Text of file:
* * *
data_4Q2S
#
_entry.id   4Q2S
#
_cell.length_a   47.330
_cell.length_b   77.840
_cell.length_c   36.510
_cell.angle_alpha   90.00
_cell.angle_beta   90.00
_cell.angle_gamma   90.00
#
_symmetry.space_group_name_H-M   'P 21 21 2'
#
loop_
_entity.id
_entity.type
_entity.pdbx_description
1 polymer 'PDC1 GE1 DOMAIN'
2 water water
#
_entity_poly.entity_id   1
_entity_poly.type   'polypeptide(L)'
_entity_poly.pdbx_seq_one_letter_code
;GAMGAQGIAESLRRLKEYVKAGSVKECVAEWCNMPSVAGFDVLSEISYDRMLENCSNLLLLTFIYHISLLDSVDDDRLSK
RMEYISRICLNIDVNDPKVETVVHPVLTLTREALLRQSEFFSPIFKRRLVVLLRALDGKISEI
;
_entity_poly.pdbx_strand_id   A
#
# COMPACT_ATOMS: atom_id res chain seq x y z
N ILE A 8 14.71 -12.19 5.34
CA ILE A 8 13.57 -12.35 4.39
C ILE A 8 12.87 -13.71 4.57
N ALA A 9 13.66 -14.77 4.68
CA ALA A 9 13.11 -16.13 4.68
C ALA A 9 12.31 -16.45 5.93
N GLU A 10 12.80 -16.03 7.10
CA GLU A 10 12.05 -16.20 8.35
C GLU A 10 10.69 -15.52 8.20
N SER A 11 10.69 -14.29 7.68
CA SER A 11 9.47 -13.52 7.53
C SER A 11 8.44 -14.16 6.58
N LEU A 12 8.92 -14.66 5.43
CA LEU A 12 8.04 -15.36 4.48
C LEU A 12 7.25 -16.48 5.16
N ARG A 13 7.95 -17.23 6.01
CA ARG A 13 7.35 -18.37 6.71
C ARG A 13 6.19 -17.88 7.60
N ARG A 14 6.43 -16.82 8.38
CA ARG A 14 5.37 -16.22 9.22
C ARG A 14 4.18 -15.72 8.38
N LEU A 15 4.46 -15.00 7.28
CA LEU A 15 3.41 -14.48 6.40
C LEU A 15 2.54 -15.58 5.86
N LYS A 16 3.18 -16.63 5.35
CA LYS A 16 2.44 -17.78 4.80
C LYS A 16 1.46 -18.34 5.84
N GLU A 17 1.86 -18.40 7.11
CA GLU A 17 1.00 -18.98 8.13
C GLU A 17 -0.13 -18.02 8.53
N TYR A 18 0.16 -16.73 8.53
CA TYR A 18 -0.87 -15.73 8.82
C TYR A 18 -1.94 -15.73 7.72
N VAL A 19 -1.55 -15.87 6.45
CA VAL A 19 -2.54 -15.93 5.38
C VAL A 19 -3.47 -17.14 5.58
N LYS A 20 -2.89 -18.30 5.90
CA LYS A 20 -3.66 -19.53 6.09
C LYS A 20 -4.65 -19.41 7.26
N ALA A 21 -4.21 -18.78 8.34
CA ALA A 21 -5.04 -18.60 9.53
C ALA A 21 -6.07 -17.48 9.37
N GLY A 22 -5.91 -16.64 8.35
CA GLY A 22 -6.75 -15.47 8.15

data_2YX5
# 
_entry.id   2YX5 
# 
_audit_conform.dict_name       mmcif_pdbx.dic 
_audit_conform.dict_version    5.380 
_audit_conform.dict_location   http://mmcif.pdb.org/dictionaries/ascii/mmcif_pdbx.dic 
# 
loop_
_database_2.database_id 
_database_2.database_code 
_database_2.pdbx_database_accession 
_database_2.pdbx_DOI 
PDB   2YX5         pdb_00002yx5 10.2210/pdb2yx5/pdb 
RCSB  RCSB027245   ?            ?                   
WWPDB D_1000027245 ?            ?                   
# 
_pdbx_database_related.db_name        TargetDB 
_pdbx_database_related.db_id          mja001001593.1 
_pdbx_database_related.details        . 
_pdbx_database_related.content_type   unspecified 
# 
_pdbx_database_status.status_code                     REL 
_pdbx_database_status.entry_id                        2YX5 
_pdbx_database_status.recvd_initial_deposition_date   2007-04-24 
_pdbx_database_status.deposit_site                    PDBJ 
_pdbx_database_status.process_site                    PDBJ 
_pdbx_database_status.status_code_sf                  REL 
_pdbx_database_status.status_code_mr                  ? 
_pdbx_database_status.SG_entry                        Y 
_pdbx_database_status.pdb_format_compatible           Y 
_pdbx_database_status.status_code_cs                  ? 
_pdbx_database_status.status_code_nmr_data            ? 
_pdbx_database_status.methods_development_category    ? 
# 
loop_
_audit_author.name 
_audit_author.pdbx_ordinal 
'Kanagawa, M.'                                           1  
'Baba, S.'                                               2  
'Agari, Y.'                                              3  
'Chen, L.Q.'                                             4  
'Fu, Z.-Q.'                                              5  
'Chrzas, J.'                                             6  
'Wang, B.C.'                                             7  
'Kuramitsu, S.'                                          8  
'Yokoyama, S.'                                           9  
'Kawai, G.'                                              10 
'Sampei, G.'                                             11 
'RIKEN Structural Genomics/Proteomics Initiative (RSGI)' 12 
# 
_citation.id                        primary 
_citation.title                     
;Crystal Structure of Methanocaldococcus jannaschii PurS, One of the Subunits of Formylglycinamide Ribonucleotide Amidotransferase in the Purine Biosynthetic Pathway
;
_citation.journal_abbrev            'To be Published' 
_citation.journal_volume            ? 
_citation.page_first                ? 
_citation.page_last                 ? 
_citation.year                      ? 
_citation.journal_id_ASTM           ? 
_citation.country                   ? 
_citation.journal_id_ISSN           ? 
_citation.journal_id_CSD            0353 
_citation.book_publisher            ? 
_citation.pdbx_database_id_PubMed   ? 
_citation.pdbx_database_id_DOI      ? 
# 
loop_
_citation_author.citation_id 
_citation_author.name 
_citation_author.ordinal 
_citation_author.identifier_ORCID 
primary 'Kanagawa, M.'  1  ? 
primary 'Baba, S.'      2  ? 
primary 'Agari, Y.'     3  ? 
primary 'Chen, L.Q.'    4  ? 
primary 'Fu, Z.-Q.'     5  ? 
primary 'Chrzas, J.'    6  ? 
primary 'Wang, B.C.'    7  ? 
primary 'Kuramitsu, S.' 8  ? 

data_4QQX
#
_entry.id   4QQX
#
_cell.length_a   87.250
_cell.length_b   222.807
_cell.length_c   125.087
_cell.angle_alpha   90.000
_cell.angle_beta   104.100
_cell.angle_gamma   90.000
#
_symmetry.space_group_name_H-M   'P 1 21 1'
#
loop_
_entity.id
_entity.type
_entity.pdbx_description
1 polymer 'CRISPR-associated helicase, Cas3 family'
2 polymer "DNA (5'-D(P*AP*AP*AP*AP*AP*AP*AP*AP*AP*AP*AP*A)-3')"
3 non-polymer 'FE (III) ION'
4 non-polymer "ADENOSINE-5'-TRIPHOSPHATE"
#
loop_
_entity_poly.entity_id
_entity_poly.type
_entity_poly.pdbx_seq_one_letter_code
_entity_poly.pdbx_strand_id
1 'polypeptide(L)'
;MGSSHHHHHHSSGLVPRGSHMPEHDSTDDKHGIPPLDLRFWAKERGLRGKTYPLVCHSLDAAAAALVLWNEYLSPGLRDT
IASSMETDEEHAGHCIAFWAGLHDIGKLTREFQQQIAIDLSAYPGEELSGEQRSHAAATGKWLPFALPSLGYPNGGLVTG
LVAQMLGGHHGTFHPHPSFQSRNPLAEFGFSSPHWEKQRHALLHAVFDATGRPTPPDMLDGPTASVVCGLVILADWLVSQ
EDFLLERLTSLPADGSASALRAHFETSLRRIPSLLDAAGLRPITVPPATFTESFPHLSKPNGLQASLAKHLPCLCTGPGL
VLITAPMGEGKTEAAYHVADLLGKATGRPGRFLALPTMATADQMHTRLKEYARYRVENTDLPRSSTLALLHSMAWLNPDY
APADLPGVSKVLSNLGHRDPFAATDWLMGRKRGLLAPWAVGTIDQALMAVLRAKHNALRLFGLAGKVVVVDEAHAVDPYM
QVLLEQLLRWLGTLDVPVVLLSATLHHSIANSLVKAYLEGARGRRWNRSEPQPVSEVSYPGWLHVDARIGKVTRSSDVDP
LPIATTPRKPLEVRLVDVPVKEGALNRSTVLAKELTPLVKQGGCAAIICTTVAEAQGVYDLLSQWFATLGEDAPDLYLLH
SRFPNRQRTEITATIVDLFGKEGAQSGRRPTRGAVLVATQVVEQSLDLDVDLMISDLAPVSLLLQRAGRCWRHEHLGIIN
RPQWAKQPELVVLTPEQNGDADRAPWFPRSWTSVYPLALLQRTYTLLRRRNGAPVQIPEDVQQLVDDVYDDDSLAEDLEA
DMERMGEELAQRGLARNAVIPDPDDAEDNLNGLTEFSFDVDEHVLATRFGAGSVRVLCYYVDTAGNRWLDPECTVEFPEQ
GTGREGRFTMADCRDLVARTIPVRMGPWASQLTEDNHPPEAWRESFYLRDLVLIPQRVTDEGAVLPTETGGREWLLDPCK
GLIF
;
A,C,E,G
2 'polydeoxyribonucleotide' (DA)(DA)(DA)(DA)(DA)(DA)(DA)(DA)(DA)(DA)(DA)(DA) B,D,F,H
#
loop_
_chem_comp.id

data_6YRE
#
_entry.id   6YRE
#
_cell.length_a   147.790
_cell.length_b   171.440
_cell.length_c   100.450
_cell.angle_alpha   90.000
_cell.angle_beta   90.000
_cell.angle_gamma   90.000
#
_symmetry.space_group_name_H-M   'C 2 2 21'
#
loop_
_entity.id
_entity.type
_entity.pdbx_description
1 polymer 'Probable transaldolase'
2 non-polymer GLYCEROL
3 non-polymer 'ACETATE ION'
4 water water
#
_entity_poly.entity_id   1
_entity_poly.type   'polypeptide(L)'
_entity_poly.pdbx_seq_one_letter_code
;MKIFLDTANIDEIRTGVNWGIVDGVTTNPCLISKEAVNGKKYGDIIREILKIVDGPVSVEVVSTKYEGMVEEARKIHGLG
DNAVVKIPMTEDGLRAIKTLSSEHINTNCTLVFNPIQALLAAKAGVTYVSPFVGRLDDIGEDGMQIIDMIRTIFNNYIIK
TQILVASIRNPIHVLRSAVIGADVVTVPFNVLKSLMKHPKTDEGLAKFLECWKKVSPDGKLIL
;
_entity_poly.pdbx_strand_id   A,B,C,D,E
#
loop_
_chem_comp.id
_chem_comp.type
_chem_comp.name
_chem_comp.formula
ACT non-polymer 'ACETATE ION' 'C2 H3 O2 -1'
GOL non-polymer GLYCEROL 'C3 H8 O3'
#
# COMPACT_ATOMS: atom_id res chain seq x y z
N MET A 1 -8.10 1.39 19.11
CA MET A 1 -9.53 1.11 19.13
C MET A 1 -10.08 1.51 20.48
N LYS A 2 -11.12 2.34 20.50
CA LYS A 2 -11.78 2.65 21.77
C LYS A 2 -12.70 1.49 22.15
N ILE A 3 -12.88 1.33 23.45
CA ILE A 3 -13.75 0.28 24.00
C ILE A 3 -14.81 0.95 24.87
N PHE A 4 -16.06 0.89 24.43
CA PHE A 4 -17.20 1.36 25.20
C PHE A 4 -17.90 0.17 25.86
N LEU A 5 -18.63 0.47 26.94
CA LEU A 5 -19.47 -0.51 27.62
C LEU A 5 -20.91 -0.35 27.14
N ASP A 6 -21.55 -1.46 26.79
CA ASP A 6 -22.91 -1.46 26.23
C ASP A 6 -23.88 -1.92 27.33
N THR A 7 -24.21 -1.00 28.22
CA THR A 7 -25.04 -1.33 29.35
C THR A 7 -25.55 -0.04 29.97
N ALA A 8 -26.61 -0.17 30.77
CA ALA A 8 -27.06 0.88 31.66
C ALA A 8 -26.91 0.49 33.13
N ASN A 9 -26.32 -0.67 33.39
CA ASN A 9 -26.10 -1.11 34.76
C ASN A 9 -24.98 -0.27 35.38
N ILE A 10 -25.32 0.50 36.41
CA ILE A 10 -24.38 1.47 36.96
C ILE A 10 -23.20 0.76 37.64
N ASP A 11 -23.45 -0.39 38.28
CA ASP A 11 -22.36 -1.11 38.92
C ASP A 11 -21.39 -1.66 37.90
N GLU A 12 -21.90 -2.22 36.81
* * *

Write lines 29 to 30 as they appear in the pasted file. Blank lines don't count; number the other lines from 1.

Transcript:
# COMPACT_ATOMS: atom_id res chain seq x y z
N ILE A 8 14.71 -12.19 5.34